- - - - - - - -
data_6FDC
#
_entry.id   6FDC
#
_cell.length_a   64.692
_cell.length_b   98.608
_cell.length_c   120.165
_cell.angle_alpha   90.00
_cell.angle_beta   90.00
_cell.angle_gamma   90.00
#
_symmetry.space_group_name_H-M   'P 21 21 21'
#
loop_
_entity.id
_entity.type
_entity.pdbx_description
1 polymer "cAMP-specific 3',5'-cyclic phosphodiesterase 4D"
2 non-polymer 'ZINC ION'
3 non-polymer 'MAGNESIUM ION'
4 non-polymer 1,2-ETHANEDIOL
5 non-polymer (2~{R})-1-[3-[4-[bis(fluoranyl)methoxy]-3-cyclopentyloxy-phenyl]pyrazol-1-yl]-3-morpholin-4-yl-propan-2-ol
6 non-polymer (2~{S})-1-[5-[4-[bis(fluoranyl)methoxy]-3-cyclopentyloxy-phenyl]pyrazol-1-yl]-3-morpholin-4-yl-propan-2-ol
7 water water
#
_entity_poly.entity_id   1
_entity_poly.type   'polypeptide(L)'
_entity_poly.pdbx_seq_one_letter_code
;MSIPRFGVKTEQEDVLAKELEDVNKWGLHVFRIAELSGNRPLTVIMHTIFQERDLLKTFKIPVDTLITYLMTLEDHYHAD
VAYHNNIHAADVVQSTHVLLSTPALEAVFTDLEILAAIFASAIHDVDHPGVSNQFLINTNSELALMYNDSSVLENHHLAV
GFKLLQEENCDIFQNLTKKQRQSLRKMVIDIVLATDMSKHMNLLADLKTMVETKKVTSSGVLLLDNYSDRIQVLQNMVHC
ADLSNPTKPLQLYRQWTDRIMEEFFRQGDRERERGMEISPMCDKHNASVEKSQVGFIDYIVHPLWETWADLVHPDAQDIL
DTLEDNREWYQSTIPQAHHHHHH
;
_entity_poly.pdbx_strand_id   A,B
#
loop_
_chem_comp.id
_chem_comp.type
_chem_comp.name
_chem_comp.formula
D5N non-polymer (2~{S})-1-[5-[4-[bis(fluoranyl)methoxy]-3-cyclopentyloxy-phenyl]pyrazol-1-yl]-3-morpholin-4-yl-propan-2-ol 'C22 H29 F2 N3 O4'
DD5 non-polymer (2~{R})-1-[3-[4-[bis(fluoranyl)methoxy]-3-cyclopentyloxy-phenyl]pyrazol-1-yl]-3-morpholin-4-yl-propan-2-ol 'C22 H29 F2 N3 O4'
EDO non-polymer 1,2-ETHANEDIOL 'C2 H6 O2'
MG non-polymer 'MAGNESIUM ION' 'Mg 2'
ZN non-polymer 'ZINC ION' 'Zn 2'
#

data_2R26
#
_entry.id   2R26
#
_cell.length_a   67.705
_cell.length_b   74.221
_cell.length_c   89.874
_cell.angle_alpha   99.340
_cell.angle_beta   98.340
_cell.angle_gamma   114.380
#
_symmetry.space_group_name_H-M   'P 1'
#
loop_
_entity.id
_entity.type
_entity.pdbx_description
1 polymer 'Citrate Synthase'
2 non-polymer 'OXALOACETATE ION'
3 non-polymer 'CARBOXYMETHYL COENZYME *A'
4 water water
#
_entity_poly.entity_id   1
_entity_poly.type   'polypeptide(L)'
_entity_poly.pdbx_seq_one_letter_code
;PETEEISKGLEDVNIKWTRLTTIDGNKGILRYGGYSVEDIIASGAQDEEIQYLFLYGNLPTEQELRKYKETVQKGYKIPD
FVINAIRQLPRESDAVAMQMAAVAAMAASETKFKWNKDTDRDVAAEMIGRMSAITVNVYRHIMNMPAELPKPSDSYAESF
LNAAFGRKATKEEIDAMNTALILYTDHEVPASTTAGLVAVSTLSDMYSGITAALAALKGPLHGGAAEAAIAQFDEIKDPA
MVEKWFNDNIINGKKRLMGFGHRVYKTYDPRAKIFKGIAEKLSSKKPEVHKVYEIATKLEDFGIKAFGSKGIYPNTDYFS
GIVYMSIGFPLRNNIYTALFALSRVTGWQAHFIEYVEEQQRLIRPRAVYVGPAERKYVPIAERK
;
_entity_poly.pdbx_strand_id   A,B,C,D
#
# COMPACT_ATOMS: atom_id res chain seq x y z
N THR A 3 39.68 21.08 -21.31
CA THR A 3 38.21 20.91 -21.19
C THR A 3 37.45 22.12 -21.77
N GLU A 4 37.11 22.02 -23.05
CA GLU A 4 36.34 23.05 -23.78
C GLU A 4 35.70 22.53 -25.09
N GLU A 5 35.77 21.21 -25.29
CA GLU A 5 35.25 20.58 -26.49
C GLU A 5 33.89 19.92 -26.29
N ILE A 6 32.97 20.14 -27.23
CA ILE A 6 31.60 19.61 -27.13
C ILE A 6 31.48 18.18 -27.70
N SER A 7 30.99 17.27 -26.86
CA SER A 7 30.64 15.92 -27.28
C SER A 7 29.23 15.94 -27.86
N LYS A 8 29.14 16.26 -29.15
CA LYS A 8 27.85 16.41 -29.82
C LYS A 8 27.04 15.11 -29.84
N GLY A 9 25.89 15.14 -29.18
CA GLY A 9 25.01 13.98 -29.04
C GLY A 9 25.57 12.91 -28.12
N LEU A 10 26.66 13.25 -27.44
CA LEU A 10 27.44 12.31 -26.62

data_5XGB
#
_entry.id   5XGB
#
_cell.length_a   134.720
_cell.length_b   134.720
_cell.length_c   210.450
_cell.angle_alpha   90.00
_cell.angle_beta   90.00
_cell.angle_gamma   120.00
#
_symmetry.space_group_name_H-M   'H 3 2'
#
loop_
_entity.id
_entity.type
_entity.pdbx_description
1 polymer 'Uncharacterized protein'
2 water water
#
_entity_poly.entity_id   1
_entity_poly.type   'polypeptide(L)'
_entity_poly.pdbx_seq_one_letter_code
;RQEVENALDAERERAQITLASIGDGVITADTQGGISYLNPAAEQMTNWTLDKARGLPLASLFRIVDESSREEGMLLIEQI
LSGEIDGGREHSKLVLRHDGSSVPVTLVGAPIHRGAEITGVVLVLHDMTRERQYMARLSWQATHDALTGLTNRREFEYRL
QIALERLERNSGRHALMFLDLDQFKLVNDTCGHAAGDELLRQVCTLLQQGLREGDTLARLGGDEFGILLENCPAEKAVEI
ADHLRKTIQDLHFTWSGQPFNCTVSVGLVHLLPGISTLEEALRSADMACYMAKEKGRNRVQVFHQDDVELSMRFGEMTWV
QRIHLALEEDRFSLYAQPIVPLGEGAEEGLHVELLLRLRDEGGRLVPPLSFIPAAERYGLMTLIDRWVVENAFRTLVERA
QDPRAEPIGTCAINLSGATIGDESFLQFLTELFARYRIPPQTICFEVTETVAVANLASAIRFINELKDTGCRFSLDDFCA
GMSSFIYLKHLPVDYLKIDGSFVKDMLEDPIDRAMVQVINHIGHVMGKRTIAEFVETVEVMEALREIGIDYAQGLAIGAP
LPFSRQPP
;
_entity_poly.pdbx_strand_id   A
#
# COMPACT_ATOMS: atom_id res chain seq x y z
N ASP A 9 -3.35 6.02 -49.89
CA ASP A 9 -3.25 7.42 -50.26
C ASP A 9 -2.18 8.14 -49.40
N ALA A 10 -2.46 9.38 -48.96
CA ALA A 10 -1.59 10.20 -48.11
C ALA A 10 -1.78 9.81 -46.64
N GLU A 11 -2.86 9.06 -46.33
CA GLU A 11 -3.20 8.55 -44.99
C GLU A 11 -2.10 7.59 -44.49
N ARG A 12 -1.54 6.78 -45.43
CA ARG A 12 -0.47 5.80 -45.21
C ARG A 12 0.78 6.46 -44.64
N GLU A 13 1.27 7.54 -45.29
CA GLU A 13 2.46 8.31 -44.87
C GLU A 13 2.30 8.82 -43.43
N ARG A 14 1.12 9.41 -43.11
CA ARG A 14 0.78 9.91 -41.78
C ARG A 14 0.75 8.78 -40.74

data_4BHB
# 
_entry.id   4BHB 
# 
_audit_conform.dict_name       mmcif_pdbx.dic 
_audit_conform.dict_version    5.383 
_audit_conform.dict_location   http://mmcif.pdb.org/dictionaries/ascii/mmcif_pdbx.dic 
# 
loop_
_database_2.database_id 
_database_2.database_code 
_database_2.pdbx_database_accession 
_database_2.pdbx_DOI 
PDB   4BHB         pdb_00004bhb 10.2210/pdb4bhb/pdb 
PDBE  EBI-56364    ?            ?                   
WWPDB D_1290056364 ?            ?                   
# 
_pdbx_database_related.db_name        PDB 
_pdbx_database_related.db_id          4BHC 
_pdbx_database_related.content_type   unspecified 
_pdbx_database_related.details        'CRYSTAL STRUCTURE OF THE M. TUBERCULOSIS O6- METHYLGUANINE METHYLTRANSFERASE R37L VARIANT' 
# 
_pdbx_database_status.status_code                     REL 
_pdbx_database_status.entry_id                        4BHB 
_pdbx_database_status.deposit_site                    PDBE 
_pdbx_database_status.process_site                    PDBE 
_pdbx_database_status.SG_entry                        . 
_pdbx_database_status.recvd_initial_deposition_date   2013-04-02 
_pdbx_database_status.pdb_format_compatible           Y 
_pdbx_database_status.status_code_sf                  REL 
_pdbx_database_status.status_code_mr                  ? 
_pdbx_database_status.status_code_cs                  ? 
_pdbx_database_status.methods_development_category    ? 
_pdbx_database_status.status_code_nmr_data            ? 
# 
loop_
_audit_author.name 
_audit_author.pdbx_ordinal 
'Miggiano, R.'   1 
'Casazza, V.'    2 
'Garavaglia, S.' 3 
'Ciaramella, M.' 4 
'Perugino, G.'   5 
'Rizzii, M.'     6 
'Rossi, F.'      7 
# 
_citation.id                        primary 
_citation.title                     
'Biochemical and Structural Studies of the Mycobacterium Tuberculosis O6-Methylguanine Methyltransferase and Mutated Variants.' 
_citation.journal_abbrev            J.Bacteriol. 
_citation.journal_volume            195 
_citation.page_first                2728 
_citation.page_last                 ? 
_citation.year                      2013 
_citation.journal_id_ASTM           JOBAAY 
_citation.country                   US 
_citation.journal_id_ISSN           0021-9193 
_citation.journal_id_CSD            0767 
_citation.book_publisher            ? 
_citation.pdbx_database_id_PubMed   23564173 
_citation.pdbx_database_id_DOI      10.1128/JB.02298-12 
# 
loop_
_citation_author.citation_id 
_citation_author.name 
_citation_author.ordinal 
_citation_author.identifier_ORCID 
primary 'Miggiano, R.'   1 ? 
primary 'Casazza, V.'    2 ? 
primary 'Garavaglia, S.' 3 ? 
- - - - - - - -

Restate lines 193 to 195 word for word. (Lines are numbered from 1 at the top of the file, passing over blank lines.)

loop_
_audit_author.name 
_audit_author.pdbx_ordinal 